“She walked by and told us, ‘Hey, you guys are so good that if you guys keep practicing, you’re going to be playing on this stage one day,’” Mol recalled.

Mol’s passion for the sport only increased as he hit puberty.

As a teenager, he derailed his family’s vacation plans in San Diego by making them battle traffic up to Los Angeles to hear Walsh Jennings give a speech.

Childhood photo of Mol and Walsh Jennings. Courtesy of Anders Mol.

At 13 or 14, Mol and his brother beat their parents for the first time. Impressive, considering Mol’s father was a former national indoor team player and his mother, Merita Mol (née Berntsen), competed in beach volleyball at the 1996 Olympics.

At 16, he enrolled in ToppVolley Norway, a beach and indoor volleyball school that is a two-hour boat ride north from Stavanger. For three years, the boys would attend classes, lift weights and train for a minimum of 20 hours per week. Free time often meant pick-up soccer matches, which occasionally proves useful on the sand.

“It doesn’t look like Hogwarts,” Mol said, “but it sounds like Hogwarts because everybody is like a big family in this school.”

When Mol graduated, he played a year of professional indoor volleyball in Belgium. But he quickly realized that he preferred the freedom of beach volleyball, where players book their own travel, hire their own coaches and schedule their own practices.

In 2017, Mol was named the international tour’s top rookie. By the end of the 2018 season, Mol and Sorum had firmly established themselves as the world’s top team, winning their final three international tournaments including the FIVB World Tour Finals.

They have not slowed down in 2019, winning three tournaments on three different continents over three weeks in May. They have won 36 of their last 38 matches.

“The best blocker right now is Anders, and the best defender is Christian,” said three-time U.S. Olympian Jake Gibb. “It’s not really fair.”

The only two teams who have defeated the Norwegians since April 28 — Germany’s Julius Thole/Clemens Wickler and Brazil’s Bruno Schmidt/Evandro Goncalves — did not offer any clues on how to do it.

Wickler admitted that “in no other stadium would we have won this game” after the Hamburg world championships semifinal played July 6 in front of more than 12,000 hometown fans, the largest crowd either team had ever experienced. Mol and Sorum rebounded to claim the bronze medal the next day over Americans Tri Bourne and Trevor Crabb.

Bruno rebuffed multiple teams who approached him looking for the secret to beating Norway.

“I’ve never seen a player like Anders who is so powerful and so skilled at the same time,” said Bruno, the 2016 Olympic champion with former partner Alison. “Players like that raise the level of this sport.”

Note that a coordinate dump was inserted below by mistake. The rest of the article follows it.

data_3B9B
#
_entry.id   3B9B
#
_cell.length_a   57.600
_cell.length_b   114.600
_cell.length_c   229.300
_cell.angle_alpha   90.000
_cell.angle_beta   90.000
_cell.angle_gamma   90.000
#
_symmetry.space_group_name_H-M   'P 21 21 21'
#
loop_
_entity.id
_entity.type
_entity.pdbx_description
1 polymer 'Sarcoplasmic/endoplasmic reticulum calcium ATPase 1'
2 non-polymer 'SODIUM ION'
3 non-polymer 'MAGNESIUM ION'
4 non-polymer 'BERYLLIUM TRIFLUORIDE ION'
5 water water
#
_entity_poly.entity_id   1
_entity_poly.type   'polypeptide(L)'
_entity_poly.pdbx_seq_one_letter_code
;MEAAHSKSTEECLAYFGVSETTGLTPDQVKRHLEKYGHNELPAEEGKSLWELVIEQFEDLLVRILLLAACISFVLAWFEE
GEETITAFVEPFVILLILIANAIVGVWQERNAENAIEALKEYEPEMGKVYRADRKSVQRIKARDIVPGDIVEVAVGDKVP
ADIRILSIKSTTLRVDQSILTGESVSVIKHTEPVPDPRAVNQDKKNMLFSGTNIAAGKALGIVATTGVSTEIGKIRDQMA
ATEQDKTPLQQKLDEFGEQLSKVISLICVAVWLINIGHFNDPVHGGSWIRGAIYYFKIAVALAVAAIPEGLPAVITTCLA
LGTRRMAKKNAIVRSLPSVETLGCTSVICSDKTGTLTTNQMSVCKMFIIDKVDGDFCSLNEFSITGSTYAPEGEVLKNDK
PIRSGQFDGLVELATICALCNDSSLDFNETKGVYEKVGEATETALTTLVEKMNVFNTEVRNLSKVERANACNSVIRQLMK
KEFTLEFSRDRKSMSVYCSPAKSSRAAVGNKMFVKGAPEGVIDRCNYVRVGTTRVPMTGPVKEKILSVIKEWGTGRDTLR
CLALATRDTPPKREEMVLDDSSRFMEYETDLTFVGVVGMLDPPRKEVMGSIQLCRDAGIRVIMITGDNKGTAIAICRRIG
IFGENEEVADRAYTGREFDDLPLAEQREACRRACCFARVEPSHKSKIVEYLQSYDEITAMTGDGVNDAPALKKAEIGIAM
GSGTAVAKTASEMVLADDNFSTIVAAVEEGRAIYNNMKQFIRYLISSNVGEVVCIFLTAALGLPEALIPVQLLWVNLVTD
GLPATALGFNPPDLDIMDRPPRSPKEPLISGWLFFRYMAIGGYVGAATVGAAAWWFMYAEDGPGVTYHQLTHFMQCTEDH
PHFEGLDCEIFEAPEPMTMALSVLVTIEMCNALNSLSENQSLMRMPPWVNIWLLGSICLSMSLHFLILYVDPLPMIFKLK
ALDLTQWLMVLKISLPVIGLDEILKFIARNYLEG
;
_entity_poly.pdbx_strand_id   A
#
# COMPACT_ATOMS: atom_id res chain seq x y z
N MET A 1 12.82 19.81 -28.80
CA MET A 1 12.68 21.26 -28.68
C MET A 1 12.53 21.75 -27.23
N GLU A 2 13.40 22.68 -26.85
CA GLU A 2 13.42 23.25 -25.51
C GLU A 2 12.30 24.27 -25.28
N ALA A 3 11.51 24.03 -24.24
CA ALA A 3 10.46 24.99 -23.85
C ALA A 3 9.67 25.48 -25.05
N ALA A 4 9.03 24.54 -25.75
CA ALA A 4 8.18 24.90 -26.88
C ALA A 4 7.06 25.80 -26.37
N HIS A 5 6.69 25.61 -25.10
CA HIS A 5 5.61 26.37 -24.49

Much of their success can be attributed to their defensive scheme. Most teams play a “zone defense,” with each player defending half of the court. The Norwegians play a “read defense” that gives each player the freedom to react and move to where they think the attacking player will hit the ball.

NBC Sports analyst Kevin Wong compared the Norwegians to “free safeties” in football.

“They are the most innovative defensive team we’ve seen in a long time,” he said.

The pair is relatively unknown outside Norway — neither has a Wikipedia page in English — and even in Norway they claim they are nowhere near as famous as the Alpine skiers nicknamed the “Attacking Vikings.”

But that will change.

At worlds, the pair hired a videographer to capture content for their YouTube and Instagram channels. They launched a Beachvolley Vikings clothing line that includes a “Sleeping Christian” shirt. They patiently fulfilled each and every request for pictures and autographs after matches.

“They are like rock stars,” said American Taylor Crabb, talking extra loud to be heard over a crowd of teenage girls hoping to take a selfie with the tall, blonde Norwegians. “Fans can relate to them because they see guys around their age becoming the No. 1 team the world.”

It is not just fans who are lining up to see the Norwegians.

“I love to watch them play,” said 2016 Brazilian Olympian Pedro Solberg, who made his international debut when Mol was just 8. “Every chance I get to watch them I do, because I learn a lot from them.”

Whether Mol and Sorum struggle with anything is up for debate. When asked, Kare boasted about beating them at the card game “President and the bum.”

“They are really smart in beach volleyball,” he said, “but they are really stupid in card playing.”

But both players disputed their coach’s claim.

“It’s not true at all,” Sorum said. “He loses even when he has the best cards.”

The Beachvolley Vikings are just getting started. 2008 Olympic champion Phil Dalhausser pointed out that beach volleyball players typically do not peak until their late 20s or early 30s.

“In my book, they are already among the top teams to ever play,” he said. “There are no holes in their game. I don’t see why they can’t keep this going.”

OlympicTalk editor Nick Zaccardi contributed to this report.

OlympicTalk is on Apple News. Favorite us!

MORE: Brazil Olympic beach volleyball champs form dangerous teams after split